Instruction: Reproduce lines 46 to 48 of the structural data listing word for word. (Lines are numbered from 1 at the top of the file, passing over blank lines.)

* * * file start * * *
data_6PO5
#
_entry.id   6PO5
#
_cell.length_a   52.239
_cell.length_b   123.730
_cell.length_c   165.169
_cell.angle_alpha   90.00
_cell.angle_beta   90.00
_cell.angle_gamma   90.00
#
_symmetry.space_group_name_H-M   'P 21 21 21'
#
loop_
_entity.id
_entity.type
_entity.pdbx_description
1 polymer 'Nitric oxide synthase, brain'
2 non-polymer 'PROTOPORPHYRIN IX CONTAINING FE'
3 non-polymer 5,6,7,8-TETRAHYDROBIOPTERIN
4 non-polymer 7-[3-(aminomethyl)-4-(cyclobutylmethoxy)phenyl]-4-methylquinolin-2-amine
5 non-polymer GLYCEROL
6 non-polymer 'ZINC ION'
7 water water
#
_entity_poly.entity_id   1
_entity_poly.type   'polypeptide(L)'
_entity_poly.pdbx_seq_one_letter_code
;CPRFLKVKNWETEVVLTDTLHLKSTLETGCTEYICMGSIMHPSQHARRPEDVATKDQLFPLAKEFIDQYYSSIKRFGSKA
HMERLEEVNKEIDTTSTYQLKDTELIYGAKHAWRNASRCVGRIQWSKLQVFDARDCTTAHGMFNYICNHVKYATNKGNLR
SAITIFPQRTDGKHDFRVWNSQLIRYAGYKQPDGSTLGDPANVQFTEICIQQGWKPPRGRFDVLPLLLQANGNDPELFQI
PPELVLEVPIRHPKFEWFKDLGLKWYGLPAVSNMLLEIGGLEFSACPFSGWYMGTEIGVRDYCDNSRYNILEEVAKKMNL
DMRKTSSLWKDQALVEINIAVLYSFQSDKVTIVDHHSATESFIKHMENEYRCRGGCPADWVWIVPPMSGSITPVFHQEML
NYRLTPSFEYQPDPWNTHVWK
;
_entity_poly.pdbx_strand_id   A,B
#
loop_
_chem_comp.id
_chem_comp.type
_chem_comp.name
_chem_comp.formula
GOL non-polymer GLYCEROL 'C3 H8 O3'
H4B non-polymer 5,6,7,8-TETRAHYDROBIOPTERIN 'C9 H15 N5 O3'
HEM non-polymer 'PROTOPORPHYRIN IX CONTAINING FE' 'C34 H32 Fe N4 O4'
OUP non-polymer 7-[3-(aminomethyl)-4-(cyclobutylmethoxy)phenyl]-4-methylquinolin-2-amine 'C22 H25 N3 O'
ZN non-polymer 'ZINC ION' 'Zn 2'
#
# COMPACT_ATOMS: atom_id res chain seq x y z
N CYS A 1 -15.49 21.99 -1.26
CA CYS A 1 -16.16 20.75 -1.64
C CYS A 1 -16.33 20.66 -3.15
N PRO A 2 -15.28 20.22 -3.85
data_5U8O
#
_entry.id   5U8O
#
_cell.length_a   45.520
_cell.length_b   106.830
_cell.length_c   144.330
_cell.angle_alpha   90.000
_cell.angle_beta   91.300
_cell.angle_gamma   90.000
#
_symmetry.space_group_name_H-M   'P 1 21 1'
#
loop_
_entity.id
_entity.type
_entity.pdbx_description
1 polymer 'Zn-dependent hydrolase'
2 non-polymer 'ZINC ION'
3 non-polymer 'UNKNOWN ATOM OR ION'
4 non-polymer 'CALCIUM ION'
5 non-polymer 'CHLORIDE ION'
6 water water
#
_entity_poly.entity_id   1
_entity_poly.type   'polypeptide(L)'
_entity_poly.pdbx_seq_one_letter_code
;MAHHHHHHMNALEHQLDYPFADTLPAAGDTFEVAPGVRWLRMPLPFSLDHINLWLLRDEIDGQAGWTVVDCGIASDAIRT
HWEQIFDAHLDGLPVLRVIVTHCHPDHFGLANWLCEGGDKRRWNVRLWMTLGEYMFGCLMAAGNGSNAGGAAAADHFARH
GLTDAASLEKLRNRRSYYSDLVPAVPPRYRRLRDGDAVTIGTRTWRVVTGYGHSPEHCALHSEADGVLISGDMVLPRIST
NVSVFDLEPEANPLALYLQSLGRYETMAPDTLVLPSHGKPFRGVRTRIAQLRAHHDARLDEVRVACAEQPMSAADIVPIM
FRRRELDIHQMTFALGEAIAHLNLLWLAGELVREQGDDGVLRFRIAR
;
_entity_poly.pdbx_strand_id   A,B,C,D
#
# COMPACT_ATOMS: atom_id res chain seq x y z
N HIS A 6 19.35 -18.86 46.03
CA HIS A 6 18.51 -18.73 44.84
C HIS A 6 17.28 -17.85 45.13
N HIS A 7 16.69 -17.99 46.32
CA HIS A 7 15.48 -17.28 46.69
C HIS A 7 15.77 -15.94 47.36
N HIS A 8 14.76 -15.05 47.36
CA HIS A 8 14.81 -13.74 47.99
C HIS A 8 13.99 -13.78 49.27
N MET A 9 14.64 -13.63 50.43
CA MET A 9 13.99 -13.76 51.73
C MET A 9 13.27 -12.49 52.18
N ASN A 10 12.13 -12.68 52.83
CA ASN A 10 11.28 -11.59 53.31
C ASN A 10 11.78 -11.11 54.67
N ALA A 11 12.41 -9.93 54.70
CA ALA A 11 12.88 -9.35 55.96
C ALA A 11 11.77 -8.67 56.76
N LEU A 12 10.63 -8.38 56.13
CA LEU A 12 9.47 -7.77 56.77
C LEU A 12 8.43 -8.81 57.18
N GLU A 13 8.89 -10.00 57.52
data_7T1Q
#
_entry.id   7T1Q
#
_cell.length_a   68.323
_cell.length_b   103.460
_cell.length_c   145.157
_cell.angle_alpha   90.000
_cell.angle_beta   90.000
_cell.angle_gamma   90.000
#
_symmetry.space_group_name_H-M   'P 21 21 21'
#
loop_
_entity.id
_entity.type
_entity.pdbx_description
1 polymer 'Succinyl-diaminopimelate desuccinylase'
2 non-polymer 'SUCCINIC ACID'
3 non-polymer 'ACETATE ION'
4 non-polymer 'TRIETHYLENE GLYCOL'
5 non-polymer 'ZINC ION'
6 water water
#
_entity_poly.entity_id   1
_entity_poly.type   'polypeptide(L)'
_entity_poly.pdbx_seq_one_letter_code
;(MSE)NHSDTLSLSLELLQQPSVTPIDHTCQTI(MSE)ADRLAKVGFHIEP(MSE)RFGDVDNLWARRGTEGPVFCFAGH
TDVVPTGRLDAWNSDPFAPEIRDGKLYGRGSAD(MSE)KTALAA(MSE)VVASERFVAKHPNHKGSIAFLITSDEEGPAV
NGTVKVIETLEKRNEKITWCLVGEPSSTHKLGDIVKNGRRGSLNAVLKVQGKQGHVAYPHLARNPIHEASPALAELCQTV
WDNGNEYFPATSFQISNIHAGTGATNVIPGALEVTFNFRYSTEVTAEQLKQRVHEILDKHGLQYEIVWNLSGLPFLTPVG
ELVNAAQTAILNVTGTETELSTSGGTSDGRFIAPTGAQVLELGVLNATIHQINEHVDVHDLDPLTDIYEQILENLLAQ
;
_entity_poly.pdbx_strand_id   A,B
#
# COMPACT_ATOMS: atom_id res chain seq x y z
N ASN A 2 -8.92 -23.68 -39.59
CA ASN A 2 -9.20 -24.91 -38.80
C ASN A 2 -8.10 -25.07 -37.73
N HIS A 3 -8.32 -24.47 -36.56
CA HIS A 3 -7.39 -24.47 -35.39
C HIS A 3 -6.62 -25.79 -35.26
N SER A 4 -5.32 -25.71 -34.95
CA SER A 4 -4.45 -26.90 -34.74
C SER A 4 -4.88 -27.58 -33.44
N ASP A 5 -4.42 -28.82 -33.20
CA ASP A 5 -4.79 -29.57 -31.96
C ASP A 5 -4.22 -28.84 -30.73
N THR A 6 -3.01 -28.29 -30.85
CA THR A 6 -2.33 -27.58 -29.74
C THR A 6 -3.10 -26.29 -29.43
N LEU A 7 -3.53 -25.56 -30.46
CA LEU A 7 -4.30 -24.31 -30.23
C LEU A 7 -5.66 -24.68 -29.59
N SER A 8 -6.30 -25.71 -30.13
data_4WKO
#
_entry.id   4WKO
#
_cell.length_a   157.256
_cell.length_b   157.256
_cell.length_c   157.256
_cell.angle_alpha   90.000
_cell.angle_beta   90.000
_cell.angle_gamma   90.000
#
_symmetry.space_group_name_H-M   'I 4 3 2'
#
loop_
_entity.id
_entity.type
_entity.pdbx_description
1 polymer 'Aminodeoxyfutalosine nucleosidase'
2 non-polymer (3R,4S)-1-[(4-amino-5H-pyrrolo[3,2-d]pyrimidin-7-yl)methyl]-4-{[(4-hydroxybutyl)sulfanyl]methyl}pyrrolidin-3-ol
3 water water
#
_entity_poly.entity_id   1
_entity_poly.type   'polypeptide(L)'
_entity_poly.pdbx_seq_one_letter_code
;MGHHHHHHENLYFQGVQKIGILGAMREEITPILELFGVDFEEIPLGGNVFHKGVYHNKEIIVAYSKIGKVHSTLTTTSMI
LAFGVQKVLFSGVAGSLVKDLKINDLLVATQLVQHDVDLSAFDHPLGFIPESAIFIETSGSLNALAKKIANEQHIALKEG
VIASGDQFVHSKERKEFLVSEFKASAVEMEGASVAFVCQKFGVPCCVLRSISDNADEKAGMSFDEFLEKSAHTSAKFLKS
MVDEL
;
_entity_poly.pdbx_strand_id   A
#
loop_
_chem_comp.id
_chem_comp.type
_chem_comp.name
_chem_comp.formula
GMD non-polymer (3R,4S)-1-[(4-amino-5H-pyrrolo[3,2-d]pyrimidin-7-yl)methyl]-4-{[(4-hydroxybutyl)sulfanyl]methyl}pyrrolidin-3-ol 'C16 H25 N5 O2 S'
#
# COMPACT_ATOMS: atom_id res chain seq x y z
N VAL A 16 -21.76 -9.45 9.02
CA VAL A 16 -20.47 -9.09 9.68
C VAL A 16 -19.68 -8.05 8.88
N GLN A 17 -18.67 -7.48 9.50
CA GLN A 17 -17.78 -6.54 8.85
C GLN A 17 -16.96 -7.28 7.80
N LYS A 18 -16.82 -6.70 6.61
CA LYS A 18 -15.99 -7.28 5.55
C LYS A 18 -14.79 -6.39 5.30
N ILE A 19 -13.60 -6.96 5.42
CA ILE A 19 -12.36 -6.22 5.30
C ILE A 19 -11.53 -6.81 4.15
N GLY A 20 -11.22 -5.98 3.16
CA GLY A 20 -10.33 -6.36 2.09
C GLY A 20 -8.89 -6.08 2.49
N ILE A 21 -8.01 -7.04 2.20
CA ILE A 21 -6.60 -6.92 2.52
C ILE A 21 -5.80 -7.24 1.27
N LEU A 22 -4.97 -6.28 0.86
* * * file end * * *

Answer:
OUP non-polymer 7-[3-(aminomethyl)-4-(cyclobutylmethoxy)phenyl]-4-methylquinolin-2-amine 'C22 H25 N3 O'
ZN non-polymer 'ZINC ION' 'Zn 2'
#